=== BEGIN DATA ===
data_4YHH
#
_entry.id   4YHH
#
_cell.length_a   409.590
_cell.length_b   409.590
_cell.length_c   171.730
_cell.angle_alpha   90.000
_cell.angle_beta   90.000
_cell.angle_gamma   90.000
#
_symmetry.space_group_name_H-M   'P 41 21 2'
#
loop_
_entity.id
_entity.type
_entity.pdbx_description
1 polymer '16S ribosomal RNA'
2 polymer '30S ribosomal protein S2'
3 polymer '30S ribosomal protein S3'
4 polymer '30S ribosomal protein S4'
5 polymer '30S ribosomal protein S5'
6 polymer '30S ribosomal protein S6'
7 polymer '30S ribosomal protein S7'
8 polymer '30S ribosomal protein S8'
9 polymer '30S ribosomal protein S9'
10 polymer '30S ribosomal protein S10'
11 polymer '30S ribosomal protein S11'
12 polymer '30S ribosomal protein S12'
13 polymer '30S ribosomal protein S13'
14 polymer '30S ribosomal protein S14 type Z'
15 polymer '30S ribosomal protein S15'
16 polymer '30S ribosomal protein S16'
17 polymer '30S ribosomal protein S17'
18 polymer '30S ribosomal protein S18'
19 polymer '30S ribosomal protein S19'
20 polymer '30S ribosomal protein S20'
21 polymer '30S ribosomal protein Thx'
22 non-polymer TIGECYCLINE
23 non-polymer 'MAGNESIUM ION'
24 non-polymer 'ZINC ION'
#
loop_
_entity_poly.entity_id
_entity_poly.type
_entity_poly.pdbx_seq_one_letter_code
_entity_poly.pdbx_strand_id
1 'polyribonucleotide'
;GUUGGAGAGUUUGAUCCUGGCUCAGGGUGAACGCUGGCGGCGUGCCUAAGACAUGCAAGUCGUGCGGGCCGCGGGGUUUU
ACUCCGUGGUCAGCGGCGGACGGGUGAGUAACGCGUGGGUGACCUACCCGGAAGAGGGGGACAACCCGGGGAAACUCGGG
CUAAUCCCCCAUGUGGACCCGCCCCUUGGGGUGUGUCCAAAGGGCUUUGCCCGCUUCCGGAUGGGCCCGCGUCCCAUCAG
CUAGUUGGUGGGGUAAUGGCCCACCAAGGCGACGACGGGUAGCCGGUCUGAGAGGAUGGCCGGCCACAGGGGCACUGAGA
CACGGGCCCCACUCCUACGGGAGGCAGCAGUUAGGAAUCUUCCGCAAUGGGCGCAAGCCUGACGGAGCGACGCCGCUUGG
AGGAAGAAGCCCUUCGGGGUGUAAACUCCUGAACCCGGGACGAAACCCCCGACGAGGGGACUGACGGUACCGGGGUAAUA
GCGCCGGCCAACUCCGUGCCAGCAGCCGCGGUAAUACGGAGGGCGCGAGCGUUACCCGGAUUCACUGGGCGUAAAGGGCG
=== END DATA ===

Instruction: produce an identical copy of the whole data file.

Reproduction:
data_4YHH
#
_entry.id   4YHH
#
_cell.length_a   409.590
_cell.length_b   409.590
_cell.length_c   171.730
_cell.angle_alpha   90.000
_cell.angle_beta   90.000
_cell.angle_gamma   90.000
#
_symmetry.space_group_name_H-M   'P 41 21 2'
#
loop_
_entity.id
_entity.type
_entity.pdbx_description
1 polymer '16S ribosomal RNA'
2 polymer '30S ribosomal protein S2'
3 polymer '30S ribosomal protein S3'
4 polymer '30S ribosomal protein S4'
5 polymer '30S ribosomal protein S5'
6 polymer '30S ribosomal protein S6'
7 polymer '30S ribosomal protein S7'
8 polymer '30S ribosomal protein S8'
9 polymer '30S ribosomal protein S9'
10 polymer '30S ribosomal protein S10'
11 polymer '30S ribosomal protein S11'
12 polymer '30S ribosomal protein S12'
13 polymer '30S ribosomal protein S13'
14 polymer '30S ribosomal protein S14 type Z'
15 polymer '30S ribosomal protein S15'
16 polymer '30S ribosomal protein S16'
17 polymer '30S ribosomal protein S17'
18 polymer '30S ribosomal protein S18'
19 polymer '30S ribosomal protein S19'
20 polymer '30S ribosomal protein S20'
21 polymer '30S ribosomal protein Thx'
22 non-polymer TIGECYCLINE
23 non-polymer 'MAGNESIUM ION'
24 non-polymer 'ZINC ION'
#
loop_
_entity_poly.entity_id
_entity_poly.type
_entity_poly.pdbx_seq_one_letter_code
_entity_poly.pdbx_strand_id
1 'polyribonucleotide'
;GUUGGAGAGUUUGAUCCUGGCUCAGGGUGAACGCUGGCGGCGUGCCUAAGACAUGCAAGUCGUGCGGGCCGCGGGGUUUU
ACUCCGUGGUCAGCGGCGGACGGGUGAGUAACGCGUGGGUGACCUACCCGGAAGAGGGGGACAACCCGGGGAAACUCGGG
CUAAUCCCCCAUGUGGACCCGCCCCUUGGGGUGUGUCCAAAGGGCUUUGCCCGCUUCCGGAUGGGCCCGCGUCCCAUCAG
CUAGUUGGUGGGGUAAUGGCCCACCAAGGCGACGACGGGUAGCCGGUCUGAGAGGAUGGCCGGCCACAGGGGCACUGAGA
CACGGGCCCCACUCCUACGGGAGGCAGCAGUUAGGAAUCUUCCGCAAUGGGCGCAAGCCUGACGGAGCGACGCCGCUUGG
AGGAAGAAGCCCUUCGGGGUGUAAACUCCUGAACCCGGGACGAAACCCCCGACGAGGGGACUGACGGUACCGGGGUAAUA
GCGCCGGCCAACUCCGUGCCAGCAGCCGCGGUAAUACGGAGGGCGCGAGCGUUACCCGGAUUCACUGGGCGUAAAGGGCG